However, in People v. Crittle, supra, in addition to deeming forfeited the defendant's claim that the trial court failed to make an ability-to-pay determination, we concluded that the defendant also forfeited his contention that "nothing in the record show[ed] he had the ability to pay," a sufficiency of the evidence claim. (People v. Crittle, supra, 154 Cal.App.4th at p. 371.) We cited People v. Gibson (1994) 27 Cal.App.4th 1466, 1468, in which this court concluded that a defendant had forfeited the issue of his ability to pay a restitution fine when he failed to raise any objection on this basis at the time the fine was imposed. In so holding, we noted: "[B]ecause the appropriateness of a restitution fine is fact-specific, as a matter of fairness to the People, a defendant should not be permitted to contest for the first time on appeal the sufficiency of the record to support his ability to pay the fine. [Citations.] A challenge to the sufficiency of evidence to support the imposition of a restitution fine to which defendant did not object is not akin to a challenge to the sufficiency of evidence to support a conviction, to which defendant necessarily objected by entering a plea of not guilty and contesting the issue at trial." (Id. at pp. 1468-1469.)

As we noted in People v. Gibson, supra, 27 Cal.App.4th 1466: "The rule that contentions not raised in the trial court will not be considered on appeal is founded on considerations of fairness to the court and opposing party, and on the practical need for an orderly and efficient administration of the law . . . . [Citations.]" (Id. at p. 1468.) The reasoning in Gibson remains persuasive.*fn3 Accordingly, we conclude that defendant has forfeited this issue.


The Restitution Fine

Defendant contends that the trial court abused its discretion by imposing a $1,200 restitution fine (§ 1202.4, subd. (b)), and the matter must be remanded to be reconsidered by an "impartial judge." He asserts that the court had intended to impose only a $600 fine, but then arbitrarily raised the amount out of irritation with defendant's attitude at the sentencing hearing. This contention lacks merit.

The probation report recommended a $1,200 restitution fine. However, an unidentified person, whom defendant assumes to be the trial judge, crossed out that number and wrote "$600" alongside it.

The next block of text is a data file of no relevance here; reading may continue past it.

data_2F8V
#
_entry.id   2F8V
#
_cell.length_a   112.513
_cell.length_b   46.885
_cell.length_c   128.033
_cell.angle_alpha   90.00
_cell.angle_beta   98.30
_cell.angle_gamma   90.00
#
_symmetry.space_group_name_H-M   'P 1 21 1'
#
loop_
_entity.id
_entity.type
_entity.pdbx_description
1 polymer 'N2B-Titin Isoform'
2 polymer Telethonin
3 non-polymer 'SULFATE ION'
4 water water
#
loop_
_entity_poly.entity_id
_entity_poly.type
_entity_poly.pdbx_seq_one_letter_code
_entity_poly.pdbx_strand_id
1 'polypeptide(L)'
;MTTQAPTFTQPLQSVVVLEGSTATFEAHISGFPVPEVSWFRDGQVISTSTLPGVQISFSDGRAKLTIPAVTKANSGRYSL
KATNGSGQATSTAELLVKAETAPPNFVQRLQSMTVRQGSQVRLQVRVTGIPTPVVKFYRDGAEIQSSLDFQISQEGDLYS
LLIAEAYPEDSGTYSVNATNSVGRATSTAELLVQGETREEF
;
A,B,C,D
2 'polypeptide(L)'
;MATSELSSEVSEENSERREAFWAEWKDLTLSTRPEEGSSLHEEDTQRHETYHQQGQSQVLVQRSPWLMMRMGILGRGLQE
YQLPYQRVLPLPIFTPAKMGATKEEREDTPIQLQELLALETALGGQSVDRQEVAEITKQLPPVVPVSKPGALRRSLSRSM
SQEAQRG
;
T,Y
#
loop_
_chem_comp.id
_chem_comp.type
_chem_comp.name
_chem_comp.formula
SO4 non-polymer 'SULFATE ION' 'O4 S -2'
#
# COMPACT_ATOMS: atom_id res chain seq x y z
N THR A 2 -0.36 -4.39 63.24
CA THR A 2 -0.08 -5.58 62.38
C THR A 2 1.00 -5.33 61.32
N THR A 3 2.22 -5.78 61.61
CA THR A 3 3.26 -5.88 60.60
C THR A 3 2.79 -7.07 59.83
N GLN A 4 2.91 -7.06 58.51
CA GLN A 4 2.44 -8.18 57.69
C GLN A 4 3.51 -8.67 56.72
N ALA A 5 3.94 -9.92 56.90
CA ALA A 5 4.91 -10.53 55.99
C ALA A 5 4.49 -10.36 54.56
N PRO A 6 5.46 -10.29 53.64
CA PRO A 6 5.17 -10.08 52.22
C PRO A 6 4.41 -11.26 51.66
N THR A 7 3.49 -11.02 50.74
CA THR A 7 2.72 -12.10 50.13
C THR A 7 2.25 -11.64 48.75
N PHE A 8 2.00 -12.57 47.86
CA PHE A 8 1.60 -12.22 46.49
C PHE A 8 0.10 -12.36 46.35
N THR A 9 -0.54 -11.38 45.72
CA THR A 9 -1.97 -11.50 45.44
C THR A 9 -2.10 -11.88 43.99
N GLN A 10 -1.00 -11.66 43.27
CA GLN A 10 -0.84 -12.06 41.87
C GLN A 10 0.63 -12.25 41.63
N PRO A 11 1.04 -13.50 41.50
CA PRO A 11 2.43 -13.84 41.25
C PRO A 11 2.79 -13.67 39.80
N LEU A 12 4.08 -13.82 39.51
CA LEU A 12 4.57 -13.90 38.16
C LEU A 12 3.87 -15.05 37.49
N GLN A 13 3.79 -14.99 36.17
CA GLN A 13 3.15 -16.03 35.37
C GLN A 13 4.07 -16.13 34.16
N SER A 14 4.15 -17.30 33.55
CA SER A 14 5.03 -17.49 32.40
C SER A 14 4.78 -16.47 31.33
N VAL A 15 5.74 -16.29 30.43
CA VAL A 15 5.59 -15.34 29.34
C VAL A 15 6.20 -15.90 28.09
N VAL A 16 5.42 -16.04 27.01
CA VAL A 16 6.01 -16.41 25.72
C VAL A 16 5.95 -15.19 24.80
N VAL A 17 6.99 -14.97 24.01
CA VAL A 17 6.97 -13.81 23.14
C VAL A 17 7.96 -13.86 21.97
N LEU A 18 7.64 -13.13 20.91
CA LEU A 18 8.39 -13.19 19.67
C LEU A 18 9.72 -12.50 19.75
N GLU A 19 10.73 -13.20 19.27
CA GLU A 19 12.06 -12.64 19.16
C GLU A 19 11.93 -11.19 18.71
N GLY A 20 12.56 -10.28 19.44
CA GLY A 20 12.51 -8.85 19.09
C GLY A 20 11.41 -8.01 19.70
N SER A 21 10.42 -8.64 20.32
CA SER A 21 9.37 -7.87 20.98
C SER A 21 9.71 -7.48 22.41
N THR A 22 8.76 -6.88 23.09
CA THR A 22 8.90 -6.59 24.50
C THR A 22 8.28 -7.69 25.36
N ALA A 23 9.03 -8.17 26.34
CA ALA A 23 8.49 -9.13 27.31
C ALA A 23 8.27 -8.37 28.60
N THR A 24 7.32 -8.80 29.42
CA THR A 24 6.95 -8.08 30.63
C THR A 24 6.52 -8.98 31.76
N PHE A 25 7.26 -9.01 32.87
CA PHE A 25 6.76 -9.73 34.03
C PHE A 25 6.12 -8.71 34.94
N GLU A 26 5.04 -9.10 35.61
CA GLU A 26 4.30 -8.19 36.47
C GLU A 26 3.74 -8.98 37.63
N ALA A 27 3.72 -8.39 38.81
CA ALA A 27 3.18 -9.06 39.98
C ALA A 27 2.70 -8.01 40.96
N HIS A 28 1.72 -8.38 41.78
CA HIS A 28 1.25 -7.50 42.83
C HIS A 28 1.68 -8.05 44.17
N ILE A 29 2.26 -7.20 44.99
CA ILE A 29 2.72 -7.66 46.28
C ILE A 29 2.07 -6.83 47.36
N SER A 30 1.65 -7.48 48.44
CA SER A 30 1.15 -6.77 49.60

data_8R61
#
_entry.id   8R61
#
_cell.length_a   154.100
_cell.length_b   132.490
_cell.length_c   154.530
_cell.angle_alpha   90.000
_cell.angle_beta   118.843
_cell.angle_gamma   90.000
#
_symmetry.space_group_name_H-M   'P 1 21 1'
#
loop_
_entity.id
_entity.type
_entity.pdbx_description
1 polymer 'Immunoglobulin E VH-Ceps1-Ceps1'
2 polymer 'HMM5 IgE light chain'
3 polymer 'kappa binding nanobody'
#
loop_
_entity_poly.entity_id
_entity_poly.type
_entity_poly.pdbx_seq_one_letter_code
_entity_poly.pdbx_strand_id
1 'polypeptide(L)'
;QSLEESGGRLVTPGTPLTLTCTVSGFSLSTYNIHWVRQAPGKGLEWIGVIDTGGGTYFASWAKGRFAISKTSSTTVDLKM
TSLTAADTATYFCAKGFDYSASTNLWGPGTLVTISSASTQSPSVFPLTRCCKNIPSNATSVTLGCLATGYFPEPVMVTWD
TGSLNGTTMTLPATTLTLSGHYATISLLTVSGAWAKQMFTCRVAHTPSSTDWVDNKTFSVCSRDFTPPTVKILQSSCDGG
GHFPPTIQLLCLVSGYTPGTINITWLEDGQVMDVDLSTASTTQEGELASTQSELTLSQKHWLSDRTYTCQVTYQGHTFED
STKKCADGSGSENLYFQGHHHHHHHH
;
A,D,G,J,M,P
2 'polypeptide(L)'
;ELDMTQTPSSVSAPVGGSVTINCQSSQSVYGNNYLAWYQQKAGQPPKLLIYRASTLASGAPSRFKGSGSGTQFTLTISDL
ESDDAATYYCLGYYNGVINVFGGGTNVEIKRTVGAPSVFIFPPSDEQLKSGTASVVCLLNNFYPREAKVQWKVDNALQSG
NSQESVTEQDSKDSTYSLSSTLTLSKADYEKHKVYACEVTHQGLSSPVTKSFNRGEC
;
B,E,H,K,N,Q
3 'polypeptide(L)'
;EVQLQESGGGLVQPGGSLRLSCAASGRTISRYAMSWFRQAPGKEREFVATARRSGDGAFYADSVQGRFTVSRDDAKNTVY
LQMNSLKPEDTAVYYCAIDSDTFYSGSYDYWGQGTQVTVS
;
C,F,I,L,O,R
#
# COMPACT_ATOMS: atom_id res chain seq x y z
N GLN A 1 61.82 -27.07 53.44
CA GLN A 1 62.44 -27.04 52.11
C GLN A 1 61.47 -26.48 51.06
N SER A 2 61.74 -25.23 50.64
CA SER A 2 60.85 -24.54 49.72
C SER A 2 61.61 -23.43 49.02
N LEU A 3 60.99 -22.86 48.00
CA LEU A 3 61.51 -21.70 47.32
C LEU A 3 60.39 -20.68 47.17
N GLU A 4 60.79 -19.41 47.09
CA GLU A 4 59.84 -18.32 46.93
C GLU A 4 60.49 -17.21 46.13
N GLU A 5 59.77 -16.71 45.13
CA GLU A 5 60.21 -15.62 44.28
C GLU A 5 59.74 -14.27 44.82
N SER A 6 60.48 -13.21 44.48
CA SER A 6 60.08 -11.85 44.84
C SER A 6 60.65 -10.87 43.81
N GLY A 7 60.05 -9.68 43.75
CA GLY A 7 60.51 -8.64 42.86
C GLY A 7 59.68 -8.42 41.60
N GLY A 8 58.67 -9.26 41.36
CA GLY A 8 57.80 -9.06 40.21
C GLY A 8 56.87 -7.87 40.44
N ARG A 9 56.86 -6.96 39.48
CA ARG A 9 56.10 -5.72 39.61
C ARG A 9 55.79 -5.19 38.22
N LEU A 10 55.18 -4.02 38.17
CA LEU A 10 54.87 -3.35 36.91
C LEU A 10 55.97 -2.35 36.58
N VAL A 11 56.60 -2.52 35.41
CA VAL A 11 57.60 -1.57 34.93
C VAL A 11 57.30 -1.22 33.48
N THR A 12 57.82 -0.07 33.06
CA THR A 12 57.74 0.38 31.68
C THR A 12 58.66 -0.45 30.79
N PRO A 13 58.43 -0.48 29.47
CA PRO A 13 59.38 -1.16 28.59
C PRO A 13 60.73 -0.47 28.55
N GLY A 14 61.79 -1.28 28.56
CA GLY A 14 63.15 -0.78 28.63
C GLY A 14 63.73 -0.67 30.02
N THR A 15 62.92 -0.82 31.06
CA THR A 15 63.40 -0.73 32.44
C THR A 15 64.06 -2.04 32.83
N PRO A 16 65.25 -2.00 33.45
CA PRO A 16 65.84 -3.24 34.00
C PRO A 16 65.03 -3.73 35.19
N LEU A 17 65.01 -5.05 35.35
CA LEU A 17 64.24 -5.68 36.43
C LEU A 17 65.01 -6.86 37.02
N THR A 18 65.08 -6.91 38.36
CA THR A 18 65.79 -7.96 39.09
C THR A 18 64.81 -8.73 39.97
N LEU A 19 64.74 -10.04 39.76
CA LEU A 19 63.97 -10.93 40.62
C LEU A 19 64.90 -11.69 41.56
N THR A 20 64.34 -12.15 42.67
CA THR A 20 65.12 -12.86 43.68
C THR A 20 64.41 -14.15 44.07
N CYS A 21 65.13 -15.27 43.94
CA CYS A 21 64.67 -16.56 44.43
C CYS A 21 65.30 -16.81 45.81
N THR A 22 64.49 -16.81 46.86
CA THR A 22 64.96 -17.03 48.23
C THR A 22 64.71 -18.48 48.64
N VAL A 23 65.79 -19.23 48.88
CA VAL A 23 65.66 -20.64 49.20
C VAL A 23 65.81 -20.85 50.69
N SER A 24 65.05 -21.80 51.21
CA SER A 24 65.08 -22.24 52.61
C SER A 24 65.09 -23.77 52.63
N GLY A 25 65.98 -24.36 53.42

At sentencing, defendant repeatedly interrupted and argued with the court as it explained why it intended to sentence in accordance with the district attorney's statement in aggravation. After the court had asked defendant several times to stop interrupting, the court announced defendant's prison term, then added: "Quite frankly, I was prepared to reduce some of your fines and penalties, but I've rethought that concept. [¶] So in addition to the [seven] years in state prison, you are going to pay a restitution fine of $1,200 pursuant to [s]section 1202.4."

We conclude there was no error. The fine imposed was well below the statutory maximum, and defendant has not attempted to show that a fine in that amount could not lawfully have been imposed under any circumstances. Nor has he shown that the trial court arbitrarily raised the fine because of defendant's "attitude." During the sentencing hearing, the court reviewed defendant's criminal record and stated that the multiplicity and repetitive nature of defendant's criminal conduct demonstrated defendant's "apparent unwillingness to change [his] behavior." We presume that the trial court properly performed its duty. (Evid. Code, § 664.) We also review the trial court's ruling, not its rationale. (California Aviation, Inc. v. Leeds (1991) 233 Cal.App.3d 724, 731.) Based on the record, there was no abuse of discretion.


Correction of Abstract of Judgment

The probation report correctly sets out the statutory bases of all recommended fines and fees. However, the abstract of judgment fails to show the statutory bases of the main jail booking fee, the main jail classification fee, the court facility fee, the probation investigation and presentence report fee, and "all fines/fees payable through court's installment process." We must therefore remand and direct the trial court to prepare a corrected abstract of judgment that specifies the statutes under which these fines and fees are imposed. (People v. High (2004) 119 Cal.App.4th 1192, 1200-1201.)


The judgment is affirmed. The matter is remanded to the trial court with directions to prepare a corrected abstract of judgment specifying the statutory bases for all fines and fees imposed upon defendant, and to forward a certified copy of the corrected abstract of judgment to the Department of Corrections and Rehabilitation.

We concur: BLEASE , Acting P. J. NICHOLSON , J.